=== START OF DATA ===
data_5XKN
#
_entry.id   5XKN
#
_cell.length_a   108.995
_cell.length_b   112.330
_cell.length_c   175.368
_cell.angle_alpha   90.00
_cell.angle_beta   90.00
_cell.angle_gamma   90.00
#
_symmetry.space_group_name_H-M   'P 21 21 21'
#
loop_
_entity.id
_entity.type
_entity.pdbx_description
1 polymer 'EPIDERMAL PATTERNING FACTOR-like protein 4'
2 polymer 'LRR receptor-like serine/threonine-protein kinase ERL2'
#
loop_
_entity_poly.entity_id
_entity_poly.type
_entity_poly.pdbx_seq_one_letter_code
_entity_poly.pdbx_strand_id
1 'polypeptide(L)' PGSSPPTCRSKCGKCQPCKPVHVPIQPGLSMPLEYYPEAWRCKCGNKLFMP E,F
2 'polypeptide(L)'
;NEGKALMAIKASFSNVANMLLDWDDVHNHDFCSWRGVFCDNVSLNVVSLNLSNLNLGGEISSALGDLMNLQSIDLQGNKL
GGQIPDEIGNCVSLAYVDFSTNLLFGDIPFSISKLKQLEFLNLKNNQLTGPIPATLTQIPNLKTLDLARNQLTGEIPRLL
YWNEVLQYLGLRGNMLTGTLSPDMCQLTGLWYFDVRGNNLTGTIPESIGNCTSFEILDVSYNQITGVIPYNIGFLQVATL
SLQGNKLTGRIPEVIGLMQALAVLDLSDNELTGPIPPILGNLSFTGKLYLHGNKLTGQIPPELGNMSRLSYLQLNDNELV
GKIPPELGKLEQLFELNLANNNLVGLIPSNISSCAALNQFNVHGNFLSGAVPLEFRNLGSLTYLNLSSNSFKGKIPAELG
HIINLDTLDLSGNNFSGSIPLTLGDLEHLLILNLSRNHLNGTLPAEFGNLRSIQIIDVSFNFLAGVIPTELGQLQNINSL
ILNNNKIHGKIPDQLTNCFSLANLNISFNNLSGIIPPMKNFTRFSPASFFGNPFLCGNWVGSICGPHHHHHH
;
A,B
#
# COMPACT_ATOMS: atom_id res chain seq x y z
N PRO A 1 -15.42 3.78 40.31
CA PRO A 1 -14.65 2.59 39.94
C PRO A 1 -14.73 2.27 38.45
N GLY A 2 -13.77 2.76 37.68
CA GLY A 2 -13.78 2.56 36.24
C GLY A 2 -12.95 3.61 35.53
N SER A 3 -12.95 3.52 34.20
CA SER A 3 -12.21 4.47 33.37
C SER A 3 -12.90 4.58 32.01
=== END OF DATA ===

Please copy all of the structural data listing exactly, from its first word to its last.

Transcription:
data_5XKN
#
_entry.id   5XKN
#
_cell.length_a   108.995
_cell.length_b   112.330
_cell.length_c   175.368
_cell.angle_alpha   90.00
_cell.angle_beta   90.00
_cell.angle_gamma   90.00
#
_symmetry.space_group_name_H-M   'P 21 21 21'
#
loop_
_entity.id
_entity.type
_entity.pdbx_description
1 polymer 'EPIDERMAL PATTERNING FACTOR-like protein 4'
2 polymer 'LRR receptor-like serine/threonine-protein kinase ERL2'
#
loop_
_entity_poly.entity_id
_entity_poly.type
_entity_poly.pdbx_seq_one_letter_code
_entity_poly.pdbx_strand_id
1 'polypeptide(L)' PGSSPPTCRSKCGKCQPCKPVHVPIQPGLSMPLEYYPEAWRCKCGNKLFMP E,F
2 'polypeptide(L)'
;NEGKALMAIKASFSNVANMLLDWDDVHNHDFCSWRGVFCDNVSLNVVSLNLSNLNLGGEISSALGDLMNLQSIDLQGNKL
GGQIPDEIGNCVSLAYVDFSTNLLFGDIPFSISKLKQLEFLNLKNNQLTGPIPATLTQIPNLKTLDLARNQLTGEIPRLL
YWNEVLQYLGLRGNMLTGTLSPDMCQLTGLWYFDVRGNNLTGTIPESIGNCTSFEILDVSYNQITGVIPYNIGFLQVATL
SLQGNKLTGRIPEVIGLMQALAVLDLSDNELTGPIPPILGNLSFTGKLYLHGNKLTGQIPPELGNMSRLSYLQLNDNELV
GKIPPELGKLEQLFELNLANNNLVGLIPSNISSCAALNQFNVHGNFLSGAVPLEFRNLGSLTYLNLSSNSFKGKIPAELG
HIINLDTLDLSGNNFSGSIPLTLGDLEHLLILNLSRNHLNGTLPAEFGNLRSIQIIDVSFNFLAGVIPTELGQLQNINSL
ILNNNKIHGKIPDQLTNCFSLANLNISFNNLSGIIPPMKNFTRFSPASFFGNPFLCGNWVGSICGPHHHHHH
;
A,B
#
# COMPACT_ATOMS: atom_id res chain seq x y z
N PRO A 1 -15.42 3.78 40.31
CA PRO A 1 -14.65 2.59 39.94
C PRO A 1 -14.73 2.27 38.45
N GLY A 2 -13.77 2.76 37.68
CA GLY A 2 -13.78 2.56 36.24
C GLY A 2 -12.95 3.61 35.53
N SER A 3 -12.95 3.52 34.20
CA SER A 3 -12.21 4.47 33.37
C SER A 3 -12.90 4.58 32.01